October 7, 2019

Trump admin will deny visas to those without health insurance

Daily Briefing

    President Trump on Friday issued a proclamation that could deny immigrants' visas if they cannot prove they can afford to cover their medical expenses or that they will be enrolled in health coverage.

    According to Politico, the proclamation builds on the Trump administration's final rule that will allow federal officials to consider whether immigrants are receiving or are likely to receive Medicaid or other public benefits when reviewing their residency applications.

    The White House said the proclamation is intended to "protect … health care benefits for American citizens" and prevent uninsured immigrants from becoming a financial burden for hospitals and physicians. The White House said uninsured immigrants contribute to "uncompensated health care costs" and often force providers to charge Americans higher rates for medical services.

    Proclamation details

    The proclamation states, "While our health care system grapples with the challenges caused by uncompensated care, the United States Government is making the problem worse by admitting thousands of aliens who have not demonstrated any ability to pay for their health care costs."

    To address the issue, the proclamation will require that, in order to obtain a visa, immigrants must prove they either will be enrolled in health coverage within 30 days of entering the United States, or they have the financial resources to cover any medical expenses they might incur.

    However, not all health plans will qualify as acceptable health coverage. Under the proclamation,  catastrophic health plans, employer-sponsored health plans, short-term health plans, unsubsidized Affordable Care Act (ACA) exchange plans, certain visitor health plans, Medicare, and TRICARE will be considered valid for visa approval. Medicaid coverage and subsidized exchange plans will not qualify as an eligible form of health insurance to meet the requirements, according to the proclamation.

    The proclamation, which is scheduled to take effect on Nov. 3, will apply to immigrants who are seeking visas to enter the United States. It will not apply to asylum seekers, children, immigrants on temporary visitor visas, lawful permanent residents, refugees, or other immigrants already in the United States.

    Under the proclamation, the secretary of state will have the authority to establish the standards and procedures for immigrants to show they have met the proclamation's new requirements. In addition, the proclamation will allow the HHS secretary to determine other forms of coverage in which immigrants can enroll to meet the requirements.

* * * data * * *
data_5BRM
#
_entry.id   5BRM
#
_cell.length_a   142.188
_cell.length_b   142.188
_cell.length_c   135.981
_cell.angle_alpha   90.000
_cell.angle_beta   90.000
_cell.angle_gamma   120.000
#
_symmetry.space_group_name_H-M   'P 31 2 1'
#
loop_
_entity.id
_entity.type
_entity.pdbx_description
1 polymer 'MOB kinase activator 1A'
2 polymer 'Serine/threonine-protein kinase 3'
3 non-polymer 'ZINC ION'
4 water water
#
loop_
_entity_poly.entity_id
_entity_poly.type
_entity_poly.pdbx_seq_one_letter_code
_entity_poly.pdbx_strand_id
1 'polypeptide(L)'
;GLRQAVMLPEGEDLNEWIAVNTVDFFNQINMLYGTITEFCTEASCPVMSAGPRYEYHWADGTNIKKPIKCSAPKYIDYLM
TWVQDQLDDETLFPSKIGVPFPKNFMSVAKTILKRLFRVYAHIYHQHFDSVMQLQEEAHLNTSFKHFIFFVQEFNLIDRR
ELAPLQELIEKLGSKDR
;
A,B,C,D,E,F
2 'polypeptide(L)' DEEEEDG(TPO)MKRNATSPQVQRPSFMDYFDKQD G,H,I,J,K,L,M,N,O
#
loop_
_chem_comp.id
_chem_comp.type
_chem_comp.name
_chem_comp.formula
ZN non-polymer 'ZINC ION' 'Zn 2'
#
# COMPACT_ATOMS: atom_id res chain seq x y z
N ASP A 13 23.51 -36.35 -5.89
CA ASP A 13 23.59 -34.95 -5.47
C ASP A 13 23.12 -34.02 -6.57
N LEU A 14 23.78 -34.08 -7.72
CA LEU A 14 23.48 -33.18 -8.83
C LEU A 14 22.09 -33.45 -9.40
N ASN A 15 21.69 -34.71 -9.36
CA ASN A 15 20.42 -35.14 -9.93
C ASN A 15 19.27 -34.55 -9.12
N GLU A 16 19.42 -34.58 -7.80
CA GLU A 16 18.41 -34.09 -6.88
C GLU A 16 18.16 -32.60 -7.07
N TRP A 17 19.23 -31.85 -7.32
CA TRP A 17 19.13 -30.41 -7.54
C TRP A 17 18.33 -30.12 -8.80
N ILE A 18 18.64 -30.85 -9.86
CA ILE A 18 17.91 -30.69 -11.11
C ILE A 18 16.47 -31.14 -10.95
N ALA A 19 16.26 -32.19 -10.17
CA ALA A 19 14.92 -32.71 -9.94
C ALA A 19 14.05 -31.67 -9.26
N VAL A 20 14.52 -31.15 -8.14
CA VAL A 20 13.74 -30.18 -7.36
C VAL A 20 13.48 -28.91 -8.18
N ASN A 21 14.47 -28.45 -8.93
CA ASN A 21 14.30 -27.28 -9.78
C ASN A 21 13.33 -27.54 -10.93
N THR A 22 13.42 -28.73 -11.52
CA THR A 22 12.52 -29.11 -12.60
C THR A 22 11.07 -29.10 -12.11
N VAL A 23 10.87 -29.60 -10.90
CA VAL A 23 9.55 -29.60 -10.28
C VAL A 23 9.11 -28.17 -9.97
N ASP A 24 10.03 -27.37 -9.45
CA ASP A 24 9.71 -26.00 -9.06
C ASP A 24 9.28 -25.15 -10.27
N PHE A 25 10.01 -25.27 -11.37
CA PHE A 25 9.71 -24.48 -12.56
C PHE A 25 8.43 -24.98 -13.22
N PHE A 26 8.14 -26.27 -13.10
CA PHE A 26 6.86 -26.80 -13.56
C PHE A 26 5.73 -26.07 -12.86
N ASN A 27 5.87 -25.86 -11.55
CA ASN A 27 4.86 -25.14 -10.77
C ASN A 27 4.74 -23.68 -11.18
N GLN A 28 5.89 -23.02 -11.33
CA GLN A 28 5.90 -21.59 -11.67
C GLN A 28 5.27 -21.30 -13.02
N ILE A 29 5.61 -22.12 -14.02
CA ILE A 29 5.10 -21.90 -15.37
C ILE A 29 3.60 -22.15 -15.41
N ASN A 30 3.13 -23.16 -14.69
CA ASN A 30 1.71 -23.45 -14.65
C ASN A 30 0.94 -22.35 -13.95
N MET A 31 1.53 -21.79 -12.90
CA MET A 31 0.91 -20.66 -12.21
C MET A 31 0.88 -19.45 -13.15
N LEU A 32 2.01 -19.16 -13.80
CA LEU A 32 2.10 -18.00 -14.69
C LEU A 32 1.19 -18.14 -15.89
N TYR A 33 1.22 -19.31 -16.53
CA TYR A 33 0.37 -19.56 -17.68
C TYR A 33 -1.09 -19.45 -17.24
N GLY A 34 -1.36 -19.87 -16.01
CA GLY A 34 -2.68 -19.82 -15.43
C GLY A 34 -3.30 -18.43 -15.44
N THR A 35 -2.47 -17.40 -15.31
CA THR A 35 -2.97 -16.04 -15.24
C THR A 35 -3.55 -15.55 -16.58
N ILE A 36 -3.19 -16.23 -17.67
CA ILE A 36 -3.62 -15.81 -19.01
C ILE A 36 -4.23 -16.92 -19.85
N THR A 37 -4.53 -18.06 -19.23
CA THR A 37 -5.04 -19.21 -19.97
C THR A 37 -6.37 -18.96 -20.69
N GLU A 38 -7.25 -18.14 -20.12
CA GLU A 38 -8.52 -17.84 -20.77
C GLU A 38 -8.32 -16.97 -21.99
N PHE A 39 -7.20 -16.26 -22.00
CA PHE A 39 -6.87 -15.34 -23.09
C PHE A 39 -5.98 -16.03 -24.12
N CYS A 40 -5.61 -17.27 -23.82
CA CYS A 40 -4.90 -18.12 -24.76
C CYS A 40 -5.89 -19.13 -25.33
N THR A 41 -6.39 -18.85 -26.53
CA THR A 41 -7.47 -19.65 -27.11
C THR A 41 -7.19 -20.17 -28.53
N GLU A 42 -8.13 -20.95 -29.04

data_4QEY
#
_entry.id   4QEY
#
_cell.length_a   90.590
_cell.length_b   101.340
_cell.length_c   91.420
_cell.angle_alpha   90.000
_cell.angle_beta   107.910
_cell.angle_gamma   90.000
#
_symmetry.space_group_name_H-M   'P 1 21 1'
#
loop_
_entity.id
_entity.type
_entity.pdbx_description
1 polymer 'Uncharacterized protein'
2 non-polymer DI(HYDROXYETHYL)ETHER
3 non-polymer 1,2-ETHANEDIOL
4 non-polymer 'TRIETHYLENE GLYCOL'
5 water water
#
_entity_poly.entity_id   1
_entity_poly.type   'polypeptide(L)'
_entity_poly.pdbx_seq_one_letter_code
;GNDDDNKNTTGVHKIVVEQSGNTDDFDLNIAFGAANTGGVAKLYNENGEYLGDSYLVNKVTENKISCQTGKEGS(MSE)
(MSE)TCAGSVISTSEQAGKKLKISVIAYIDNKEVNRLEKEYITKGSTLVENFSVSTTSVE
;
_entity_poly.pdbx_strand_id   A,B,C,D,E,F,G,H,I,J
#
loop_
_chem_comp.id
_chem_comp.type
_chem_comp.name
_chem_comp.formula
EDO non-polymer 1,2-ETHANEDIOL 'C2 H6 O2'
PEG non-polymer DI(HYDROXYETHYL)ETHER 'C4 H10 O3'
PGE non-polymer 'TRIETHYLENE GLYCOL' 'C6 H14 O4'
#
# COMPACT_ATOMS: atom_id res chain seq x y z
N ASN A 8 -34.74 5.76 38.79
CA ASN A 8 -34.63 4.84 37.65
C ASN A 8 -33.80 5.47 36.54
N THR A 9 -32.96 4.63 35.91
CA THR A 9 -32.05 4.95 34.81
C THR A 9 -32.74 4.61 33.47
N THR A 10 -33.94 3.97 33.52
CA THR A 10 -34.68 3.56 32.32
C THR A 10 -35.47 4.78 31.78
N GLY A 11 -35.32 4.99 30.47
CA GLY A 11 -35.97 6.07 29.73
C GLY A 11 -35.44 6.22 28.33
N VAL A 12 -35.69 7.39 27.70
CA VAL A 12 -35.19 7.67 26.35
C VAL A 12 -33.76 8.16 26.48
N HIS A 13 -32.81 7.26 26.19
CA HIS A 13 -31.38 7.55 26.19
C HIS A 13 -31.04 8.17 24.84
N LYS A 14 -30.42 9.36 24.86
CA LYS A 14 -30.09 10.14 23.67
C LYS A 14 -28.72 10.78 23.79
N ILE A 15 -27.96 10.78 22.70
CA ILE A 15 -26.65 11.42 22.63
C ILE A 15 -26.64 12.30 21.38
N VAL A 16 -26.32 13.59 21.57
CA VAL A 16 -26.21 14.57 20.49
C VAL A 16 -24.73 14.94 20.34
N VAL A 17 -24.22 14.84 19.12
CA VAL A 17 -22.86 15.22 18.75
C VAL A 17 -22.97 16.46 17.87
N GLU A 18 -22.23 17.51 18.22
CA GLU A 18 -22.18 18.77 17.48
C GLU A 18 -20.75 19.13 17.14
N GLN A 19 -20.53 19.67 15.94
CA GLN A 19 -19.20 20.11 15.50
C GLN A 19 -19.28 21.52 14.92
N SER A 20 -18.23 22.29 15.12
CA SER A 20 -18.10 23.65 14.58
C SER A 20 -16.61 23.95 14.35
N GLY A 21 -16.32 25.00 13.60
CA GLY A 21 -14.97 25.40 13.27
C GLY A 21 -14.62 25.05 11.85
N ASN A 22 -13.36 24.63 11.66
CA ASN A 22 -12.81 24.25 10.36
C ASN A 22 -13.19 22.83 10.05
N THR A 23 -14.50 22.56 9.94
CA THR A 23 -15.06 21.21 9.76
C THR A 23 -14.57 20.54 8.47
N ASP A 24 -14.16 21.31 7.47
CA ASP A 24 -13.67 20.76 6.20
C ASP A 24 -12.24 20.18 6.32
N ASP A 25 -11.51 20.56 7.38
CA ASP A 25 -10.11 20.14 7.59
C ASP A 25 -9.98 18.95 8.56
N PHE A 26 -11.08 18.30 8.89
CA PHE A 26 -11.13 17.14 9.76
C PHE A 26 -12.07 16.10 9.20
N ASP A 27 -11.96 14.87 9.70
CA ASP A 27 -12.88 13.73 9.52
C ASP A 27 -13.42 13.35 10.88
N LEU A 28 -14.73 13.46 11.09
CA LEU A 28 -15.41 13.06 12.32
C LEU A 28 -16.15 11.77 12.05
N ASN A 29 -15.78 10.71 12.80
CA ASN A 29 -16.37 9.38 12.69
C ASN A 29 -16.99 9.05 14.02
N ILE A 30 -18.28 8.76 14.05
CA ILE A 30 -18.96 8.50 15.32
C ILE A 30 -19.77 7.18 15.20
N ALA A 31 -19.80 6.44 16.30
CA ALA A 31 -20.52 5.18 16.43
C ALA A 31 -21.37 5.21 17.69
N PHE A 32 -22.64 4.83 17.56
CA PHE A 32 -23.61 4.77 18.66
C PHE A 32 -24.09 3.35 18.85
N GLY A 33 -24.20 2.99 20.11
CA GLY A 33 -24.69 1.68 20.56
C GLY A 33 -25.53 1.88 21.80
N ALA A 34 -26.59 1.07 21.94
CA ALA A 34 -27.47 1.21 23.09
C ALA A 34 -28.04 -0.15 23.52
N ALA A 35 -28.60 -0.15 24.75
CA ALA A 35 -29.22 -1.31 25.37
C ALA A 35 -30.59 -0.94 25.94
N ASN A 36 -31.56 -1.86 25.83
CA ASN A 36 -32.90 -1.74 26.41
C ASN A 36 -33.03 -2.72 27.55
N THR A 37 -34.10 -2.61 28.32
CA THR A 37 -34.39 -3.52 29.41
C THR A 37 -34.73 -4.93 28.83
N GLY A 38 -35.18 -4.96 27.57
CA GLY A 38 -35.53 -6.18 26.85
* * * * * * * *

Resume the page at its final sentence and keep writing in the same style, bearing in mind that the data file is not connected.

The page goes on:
Implications

    The proclamation is expected to affect hundreds of thousands of immigrants who enter the United States on visas each year. According to data from the Department of State, the United States in fiscal year 2018 issued about 534,000 visas, which allow immigrants to apply to become permanent U.S. residents.

    The proclamation is expected to make it more difficult for low-income immigrants to enter the United States, the Wall Street Journal reports. According to Politico's "Pulse," the move also could drive more immigrants to short-term health plans, which often provide less comprehensive coverage, leaving patients at risk for unexpected high medical bills and providers treating such patients at risk of lower revenues and more bad debt.

    Reaction

    Larry Levitt, executive vice president for health policy at the Kaiser Family Foundation, said the proclamation is a "classic [c]atch-22" for low-income immigrants. He said, "They will need health insurance to be in the country legally [and] the only way they may be able to afford coverage is with ACA subsidies. But, if they buy insurance with ACA subsidies, it won't count as insurance under the proclamation."

    Doug Rand, co-founder of Boundless Immigration, said, "This new attempt at an immigration ban is as shameless as it is stunning. It will be chaotic to implement and guaranteed to separate U.S. citizens from their legal immigrant spouses and other close relatives" (Hesson/Diamond, Politico, 10/4; Hackman/Restuccia, Wall Street Journal, 10/4; Rummler, Axios, 10/4; AP/Modern Healthcare, 10/6; Frazin, The Hill, 10/4; Diamond, "Pulse," Politico, 10/7; Trump proclamation, 10/4).

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